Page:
News from Grantees and Members- October 2009

     

                          AOC Occupational Therapy

Workshop for Children with Disabilities

 
Working with young children and adolescents over the years Association of Clubs (AOC) based in Westmoreland, has observed that some children have some form of disability. During their 2009 Summer Camp it was evident that Autism was also quite prevalent. AOC therefore sought the assistance of an Occupational Therapist who agreed to work with children and parents from the community for 2 weeks. 
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              UWI/EFJ Port Royal Biodiversity Centre 
The project currently being implemented by UWI Department of Life Sciences seeks to modify the existing maturation room into a Biodiversity Centre to present displays on mangroves and other coastal systems and their organism. This will serve not only as an educational facility for students of all ages and the general public but can be a potential tourist stop for visitors interested in exploring Jamaica’s coastal and marine species. Visitor numbers (which include schools and tourists) have increased steadily since late August 2009. The Centre was officially opened in October 2009.
 
         
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 Northern Caribbean University Watershed 
Reforestation of Swift River 
 
Northern Caribbean University (NCU) in partnership with the College of Agriculture and Science has been working to rejuvenate the Swift River Watershed, through work in Fruitfulvale, Portland with project funding from EFJ. This is an agro-forestry venture involving mainly breadfruits with significant input from farmers in the community.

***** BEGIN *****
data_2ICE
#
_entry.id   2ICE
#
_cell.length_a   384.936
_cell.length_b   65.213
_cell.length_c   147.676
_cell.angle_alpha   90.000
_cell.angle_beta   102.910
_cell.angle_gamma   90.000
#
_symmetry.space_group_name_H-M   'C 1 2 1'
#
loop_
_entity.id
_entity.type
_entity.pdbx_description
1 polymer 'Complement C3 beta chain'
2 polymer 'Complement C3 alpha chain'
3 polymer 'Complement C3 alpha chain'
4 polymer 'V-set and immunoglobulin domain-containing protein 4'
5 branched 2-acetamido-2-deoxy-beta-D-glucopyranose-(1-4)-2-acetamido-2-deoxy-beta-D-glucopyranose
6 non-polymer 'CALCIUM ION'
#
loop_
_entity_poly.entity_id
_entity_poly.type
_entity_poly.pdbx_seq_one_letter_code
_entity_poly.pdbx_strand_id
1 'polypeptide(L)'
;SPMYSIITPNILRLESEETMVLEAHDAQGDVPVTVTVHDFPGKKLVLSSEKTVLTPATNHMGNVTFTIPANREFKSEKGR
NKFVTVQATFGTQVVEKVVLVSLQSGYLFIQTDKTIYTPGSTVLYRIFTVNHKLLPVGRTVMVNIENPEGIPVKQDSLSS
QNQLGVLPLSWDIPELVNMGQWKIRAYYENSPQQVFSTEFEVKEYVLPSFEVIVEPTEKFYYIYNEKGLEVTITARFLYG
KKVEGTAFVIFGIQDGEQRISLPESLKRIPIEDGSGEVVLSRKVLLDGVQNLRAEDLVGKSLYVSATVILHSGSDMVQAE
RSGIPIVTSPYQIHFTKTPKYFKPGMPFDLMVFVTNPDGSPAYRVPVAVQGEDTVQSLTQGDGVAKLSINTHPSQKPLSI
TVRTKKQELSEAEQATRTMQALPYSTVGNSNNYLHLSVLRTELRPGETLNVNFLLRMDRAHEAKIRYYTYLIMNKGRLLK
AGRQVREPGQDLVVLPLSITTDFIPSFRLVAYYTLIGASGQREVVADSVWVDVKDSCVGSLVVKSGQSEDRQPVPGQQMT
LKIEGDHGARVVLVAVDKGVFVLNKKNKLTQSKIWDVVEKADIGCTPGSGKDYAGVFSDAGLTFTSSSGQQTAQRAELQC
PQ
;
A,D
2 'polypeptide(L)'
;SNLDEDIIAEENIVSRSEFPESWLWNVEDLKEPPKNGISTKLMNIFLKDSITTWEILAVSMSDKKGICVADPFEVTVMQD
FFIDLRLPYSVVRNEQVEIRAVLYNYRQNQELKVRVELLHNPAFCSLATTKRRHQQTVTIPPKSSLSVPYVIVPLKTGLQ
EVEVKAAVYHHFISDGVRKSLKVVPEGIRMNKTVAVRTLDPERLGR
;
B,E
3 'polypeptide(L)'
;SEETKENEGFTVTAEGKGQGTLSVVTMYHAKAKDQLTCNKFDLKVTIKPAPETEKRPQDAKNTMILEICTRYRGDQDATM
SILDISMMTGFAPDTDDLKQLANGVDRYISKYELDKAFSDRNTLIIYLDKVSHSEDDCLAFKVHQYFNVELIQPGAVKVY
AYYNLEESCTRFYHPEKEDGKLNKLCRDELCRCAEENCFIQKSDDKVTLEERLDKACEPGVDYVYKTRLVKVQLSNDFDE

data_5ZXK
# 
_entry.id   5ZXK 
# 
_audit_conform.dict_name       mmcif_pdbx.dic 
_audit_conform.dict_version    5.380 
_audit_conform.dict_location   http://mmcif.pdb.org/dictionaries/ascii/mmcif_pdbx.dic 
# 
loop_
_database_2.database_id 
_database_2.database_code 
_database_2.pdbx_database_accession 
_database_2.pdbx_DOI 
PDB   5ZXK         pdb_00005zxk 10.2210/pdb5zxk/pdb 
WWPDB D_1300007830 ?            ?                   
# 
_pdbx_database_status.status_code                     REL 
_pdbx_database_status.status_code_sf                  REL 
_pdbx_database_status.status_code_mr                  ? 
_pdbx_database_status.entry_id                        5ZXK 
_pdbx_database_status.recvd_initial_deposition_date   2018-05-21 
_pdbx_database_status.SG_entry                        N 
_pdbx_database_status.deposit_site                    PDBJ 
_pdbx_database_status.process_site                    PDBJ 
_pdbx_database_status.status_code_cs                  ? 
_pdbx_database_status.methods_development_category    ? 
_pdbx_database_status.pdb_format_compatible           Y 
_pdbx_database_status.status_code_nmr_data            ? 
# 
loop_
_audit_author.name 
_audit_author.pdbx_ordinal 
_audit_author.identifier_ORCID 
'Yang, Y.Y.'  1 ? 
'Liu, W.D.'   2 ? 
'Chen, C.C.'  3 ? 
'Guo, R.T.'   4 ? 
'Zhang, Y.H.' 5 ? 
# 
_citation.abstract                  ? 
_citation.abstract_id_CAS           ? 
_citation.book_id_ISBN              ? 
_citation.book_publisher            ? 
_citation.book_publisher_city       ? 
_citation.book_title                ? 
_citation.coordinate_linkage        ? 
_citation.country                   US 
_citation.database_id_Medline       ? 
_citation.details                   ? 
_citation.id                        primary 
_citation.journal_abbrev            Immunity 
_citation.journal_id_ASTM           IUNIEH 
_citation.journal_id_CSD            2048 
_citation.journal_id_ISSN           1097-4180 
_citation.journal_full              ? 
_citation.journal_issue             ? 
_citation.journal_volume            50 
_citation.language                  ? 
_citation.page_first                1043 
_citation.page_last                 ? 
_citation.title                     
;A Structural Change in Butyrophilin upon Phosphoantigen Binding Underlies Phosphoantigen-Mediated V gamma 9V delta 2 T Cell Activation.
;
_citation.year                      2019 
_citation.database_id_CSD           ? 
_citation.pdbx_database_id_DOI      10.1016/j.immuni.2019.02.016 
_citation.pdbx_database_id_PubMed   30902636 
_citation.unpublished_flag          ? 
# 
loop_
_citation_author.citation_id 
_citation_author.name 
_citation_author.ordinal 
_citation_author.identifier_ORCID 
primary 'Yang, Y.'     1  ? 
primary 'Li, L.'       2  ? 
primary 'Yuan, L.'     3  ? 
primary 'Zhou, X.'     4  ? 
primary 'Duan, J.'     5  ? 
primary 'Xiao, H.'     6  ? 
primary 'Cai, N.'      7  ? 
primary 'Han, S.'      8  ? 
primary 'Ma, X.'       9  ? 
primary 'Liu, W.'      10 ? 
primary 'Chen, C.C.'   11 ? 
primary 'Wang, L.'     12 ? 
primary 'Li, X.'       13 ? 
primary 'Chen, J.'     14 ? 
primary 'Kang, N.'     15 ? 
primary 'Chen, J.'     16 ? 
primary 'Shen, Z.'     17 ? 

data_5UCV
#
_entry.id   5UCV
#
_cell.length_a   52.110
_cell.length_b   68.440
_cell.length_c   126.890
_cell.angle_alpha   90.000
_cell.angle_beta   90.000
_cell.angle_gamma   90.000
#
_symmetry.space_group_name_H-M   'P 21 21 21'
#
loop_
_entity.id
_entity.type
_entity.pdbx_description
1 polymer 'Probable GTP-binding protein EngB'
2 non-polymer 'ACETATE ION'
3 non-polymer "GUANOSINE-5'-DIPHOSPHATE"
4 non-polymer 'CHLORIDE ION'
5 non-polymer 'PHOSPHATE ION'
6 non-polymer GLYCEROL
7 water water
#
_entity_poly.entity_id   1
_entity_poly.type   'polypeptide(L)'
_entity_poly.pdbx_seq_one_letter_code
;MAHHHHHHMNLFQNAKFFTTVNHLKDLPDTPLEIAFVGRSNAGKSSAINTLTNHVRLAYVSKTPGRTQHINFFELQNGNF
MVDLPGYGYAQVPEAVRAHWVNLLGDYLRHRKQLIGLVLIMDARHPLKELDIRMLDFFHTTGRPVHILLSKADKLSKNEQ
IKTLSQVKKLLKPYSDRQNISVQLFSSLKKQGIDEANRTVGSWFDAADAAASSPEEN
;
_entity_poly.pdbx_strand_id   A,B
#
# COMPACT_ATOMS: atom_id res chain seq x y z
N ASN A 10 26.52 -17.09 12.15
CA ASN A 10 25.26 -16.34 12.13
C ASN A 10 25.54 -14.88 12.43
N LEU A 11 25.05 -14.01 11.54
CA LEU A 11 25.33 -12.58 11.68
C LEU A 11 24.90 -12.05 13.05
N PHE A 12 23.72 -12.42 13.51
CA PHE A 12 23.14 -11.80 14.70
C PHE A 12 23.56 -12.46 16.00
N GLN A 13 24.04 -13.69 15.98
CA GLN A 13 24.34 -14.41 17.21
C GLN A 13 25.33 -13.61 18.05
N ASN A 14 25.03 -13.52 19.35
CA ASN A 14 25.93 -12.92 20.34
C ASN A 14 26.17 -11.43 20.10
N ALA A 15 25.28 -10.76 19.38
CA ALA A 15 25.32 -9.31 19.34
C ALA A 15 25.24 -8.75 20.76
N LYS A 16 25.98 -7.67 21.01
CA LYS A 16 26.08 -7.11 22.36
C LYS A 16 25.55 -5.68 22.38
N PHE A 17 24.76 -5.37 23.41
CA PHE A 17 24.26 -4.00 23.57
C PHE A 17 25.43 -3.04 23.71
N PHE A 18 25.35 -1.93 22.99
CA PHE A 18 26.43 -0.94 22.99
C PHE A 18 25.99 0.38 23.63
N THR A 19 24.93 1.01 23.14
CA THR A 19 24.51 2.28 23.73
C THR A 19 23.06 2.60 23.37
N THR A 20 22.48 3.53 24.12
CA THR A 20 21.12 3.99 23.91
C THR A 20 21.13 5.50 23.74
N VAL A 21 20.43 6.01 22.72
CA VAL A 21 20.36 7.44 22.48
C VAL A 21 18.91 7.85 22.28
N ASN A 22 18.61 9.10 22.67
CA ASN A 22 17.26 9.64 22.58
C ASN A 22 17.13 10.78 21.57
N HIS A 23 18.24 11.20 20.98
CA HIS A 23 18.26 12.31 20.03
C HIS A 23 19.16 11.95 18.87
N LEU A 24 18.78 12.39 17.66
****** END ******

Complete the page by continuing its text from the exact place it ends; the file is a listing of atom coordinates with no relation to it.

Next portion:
The launch of Phase 2 of the project began with the arrival of truck full of 600 breadfruit tree seedlings. The project now has over 45 acres of orchard already established and with the aim of producing many thousands of seedlings for additional EFJ funded watershed projects island wide. The government-based agency Rural Agricultural Development Agency has been providing additional technical support as well as assistance with engaging the farmers. 
Why Breadfruit? The breadfruit tree has a root diameter of up to 35ft. It is also a good shade for other crops and a good interceptor during heavy rainfall, thus reducing erosion. Breadfruit bears in three years and many farmers are quick to plant because it has a ready market and it is a robust tree. NCU and the Scientific Research Council are now aggressively seeking to promote its value added outputs -chips, flour, cakes, drinks, pharmaceuticals, paste, cellulose, fiber etc. 
        
Outreach-  NCU is also producing organic fertilizer for soil amelioration and is working with some of the Foundation’s other grantees such as Mocho Development Committee. Projects such as Hills United Development Organistion, Ewarton Watershed Farmers Cooperative Society , Jeffrey Town Farmers Association and Reckford Jamaica Agriculture Society Branch stand to benefit.